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Songs for Tenor and Guitar
John DOWLAND (1563-1626)

Come, heavy Sleep [2:19]
Benjamin BRITTEN (1913-1976)

Nocturnal after John Dowland: Reflections on ‘Come, heavy Sleep’, Op.70: Musingly – Very agitated – Restless – Uneasy – March-like – Dreaming – Gently Rocking – Passacaglia [19:32]

Nicholas MAW (b. 1935)

Sis Interiors [17:44]
To Life, Allegramente [1:31]
Neutral Tones. Senza misura – Andantino, un poco inquieto [3:35]
At Tea. Allegreto con moto [2 :10]
In Tenebris. Lento [5:25]
I Look into My Glass. Tempo rubato, senza misura [2:09]
Inscriptions for a Peal of Eight Bell: Con brio. L’ostresso tempo – Poco piu con gravita – Tempo I, leggiero – Molto pesante – Grazioso – Tempo I – Molto con brio [2:44]
Nicholas MAW (b.1935)

Music of Memory [21:22]
Benjamin BRITTEN (1913-1976)

Songs from the Chinese, Op. 58 [10:06]
The Big Chariot. Heavy [2:02]
The Old Lute. Slow and remote – Quick [2:19]
The Autumn Wind. Very quick [1:30]
The Herd-Boy. Freely [1:22]
Depression. Very slow and tired. [1:24]
Dance Song. Gay [1:19]
John DOWLAND (1563-1626)

Weepe you no more, sad fountaines From Third and Last Booke of Songs or Ayres [2:46]
Philip Langridge, tenor
Stephen Marchionda, guitar
Recorded at The Wathen Hall, St Paul's School, London 21-23 February 2003 DDD
CHANDOS CHAN 10305 [74:19] 


A brilliantly programmed disc from Chandos brings together works for tenor and guitar by Britten and Maw, framed by songs from Dowland’s Bookes of Songs and Ayres.

The opening song, Come Heavy Sleep, atmospherically performed by Philip Langridge and Stephen Marchionda, is the basis for the second work on the disc – Britten’s Nocturnal, a work for solo guitar originally written for Julian Bream in 1963. It is particularly fitting that Marchionda is the artist on this disc as Bream’s pupil, and he gives a sympathetic and effective performance of this brilliant work. Two Nicholas Maw premières follow – Six Interiors, and Music of Memory. Six Interiors sets some of Hardy’s exceptional poems (including, to my utmost delight, an old favourite – I look into my mirror, an absolute masterpiece of human perception and understanding). Maw sets powerful words to powerful music, and Langridge could have no rival in being exactly the right artist to perform these. His voice is not a pretty voice - it is a dramatic voice. Flexible and atmospheric, his slightly harsh, dark and almost ghostly tone is perfect for these songs, and he and Marchionda give an amazing performance. Just listen to how, in the song At Tea, Langridge so adroitly characterises the complicated situation and complex reactions of the characters with consummate stresses, emphases and pauses. One can hear his voice smiling on the word "smiling" and knows that this is not a smile of genuine happiness; one can hear the polite compliments of the visiting lady simpering, and one can hear the longing in the word "yearningly" in some excellent word-painting. My only reservation about these songs is that, whilst fairly Brittenesque, they do not seem to make as much musical sense or have the direction that Britten’s works do.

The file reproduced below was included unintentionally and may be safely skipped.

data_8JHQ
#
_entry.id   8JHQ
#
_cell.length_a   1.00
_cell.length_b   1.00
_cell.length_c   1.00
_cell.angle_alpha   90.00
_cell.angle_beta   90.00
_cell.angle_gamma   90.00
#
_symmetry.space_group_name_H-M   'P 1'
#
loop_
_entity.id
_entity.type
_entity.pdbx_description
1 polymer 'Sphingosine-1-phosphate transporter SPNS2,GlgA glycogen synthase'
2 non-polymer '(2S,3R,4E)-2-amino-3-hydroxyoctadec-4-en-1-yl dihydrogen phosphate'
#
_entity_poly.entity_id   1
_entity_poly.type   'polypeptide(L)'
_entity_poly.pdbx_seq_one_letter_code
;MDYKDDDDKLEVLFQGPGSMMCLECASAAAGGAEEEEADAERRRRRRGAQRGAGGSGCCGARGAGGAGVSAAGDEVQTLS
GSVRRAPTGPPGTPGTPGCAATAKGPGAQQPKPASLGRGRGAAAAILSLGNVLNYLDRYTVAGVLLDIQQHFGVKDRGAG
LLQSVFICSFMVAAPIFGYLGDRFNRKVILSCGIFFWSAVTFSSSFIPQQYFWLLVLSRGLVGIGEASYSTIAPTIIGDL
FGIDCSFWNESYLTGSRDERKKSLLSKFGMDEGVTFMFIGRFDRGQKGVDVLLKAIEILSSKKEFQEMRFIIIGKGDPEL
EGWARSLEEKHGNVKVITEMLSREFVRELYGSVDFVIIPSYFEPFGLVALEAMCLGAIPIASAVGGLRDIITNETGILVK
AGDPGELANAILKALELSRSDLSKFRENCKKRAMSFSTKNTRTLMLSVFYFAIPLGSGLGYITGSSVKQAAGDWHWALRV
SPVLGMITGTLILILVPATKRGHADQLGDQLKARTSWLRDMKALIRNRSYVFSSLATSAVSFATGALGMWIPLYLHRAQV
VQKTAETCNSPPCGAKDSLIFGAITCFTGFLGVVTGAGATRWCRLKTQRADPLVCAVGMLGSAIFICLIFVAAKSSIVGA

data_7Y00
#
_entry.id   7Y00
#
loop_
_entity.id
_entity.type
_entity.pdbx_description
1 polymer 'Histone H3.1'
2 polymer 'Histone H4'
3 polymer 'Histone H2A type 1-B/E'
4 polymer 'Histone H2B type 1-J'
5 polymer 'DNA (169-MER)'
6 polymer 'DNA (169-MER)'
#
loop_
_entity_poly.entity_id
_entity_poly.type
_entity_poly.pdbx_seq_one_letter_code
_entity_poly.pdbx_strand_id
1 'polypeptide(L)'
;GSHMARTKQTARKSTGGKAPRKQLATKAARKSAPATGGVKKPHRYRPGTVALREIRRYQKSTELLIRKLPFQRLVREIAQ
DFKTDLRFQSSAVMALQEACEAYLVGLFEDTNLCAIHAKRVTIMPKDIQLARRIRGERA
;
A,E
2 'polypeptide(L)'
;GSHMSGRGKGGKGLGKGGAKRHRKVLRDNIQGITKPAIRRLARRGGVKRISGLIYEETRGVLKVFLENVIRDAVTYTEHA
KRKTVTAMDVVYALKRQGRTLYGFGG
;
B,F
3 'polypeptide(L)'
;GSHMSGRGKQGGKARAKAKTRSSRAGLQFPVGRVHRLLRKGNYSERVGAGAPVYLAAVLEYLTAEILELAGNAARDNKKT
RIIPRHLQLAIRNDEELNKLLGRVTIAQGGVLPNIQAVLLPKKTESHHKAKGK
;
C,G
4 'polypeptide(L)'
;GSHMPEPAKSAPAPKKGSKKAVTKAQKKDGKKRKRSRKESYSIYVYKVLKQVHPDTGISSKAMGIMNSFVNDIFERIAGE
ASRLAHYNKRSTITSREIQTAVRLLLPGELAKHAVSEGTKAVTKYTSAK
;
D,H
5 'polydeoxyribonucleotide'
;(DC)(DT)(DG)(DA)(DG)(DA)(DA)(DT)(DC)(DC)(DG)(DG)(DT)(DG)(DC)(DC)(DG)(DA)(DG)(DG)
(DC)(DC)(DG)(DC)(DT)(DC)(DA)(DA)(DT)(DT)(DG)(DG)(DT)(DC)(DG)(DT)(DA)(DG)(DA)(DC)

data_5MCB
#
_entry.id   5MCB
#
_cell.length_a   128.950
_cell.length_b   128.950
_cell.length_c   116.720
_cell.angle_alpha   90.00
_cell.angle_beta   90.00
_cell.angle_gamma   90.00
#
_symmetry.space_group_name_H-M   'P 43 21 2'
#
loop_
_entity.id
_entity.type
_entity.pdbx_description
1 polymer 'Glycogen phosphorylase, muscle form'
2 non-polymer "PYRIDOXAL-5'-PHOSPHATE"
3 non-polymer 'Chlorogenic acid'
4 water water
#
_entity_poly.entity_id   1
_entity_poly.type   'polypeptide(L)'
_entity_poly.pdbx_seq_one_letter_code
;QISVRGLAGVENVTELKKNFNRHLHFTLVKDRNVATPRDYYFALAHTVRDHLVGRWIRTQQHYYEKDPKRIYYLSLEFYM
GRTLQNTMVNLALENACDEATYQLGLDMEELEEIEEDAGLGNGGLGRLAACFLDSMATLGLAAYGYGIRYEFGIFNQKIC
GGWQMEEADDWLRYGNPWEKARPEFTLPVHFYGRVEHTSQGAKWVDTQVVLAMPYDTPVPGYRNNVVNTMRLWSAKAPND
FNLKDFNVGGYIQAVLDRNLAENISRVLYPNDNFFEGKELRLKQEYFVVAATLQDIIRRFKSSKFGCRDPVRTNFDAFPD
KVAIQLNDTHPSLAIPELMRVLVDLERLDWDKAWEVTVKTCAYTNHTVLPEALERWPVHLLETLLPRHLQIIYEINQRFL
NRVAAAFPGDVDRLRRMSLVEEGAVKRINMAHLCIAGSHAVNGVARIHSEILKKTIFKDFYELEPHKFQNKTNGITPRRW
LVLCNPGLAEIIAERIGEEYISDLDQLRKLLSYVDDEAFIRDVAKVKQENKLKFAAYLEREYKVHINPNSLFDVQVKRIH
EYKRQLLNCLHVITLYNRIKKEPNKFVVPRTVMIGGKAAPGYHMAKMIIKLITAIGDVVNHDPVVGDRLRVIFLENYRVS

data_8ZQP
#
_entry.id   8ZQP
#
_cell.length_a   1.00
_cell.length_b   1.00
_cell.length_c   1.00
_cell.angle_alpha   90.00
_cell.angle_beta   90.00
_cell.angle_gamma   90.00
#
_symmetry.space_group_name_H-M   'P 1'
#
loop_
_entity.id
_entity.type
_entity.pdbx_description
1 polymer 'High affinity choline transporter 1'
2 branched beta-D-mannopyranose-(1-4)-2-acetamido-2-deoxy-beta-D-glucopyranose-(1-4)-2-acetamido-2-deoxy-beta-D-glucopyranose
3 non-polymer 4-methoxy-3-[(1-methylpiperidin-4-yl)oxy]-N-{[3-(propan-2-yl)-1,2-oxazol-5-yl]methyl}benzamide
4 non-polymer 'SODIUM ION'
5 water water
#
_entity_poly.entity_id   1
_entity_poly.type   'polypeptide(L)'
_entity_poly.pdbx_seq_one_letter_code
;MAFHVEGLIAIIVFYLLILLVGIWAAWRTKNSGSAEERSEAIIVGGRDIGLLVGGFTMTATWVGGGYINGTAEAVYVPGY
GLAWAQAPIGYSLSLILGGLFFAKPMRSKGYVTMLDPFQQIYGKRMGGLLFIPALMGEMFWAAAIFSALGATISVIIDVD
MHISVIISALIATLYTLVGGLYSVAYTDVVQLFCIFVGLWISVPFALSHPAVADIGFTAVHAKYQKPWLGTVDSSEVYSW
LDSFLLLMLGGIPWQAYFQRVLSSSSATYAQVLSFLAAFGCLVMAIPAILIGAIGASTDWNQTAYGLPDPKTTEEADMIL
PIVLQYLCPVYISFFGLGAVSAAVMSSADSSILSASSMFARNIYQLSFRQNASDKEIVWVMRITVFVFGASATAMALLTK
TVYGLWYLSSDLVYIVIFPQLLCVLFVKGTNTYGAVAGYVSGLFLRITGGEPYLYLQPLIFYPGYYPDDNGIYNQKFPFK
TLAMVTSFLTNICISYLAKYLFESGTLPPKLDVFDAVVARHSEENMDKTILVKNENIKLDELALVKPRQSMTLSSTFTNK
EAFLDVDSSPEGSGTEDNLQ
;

Music of Memory is another good work, and well performed. It was composed in 1989 and is, as the composer describes it, "a somewhat freely organised set of variations". Certainly fantasia-like, it contains some passages of great beauty, many of which hark back to Dowland and his contemporaries, while themes by Mendelssohn drift in and out of the piece, never clearly laid out.

In Britten’s Songs from the Chinese, Langridge gets the mixture of seriousness and sardonic irony excellently. The disc concludes aptly with Dowland’s Weepe you no more, sad fountains.

I love the symmetry of this disc, and how beautifully it has been programmed, with three composers who have all influenced each other, and works that are inter-linked both musically and in terms of the major themes of age, time, death, and the sorrows of world. An outstanding disc!

Em Marshall

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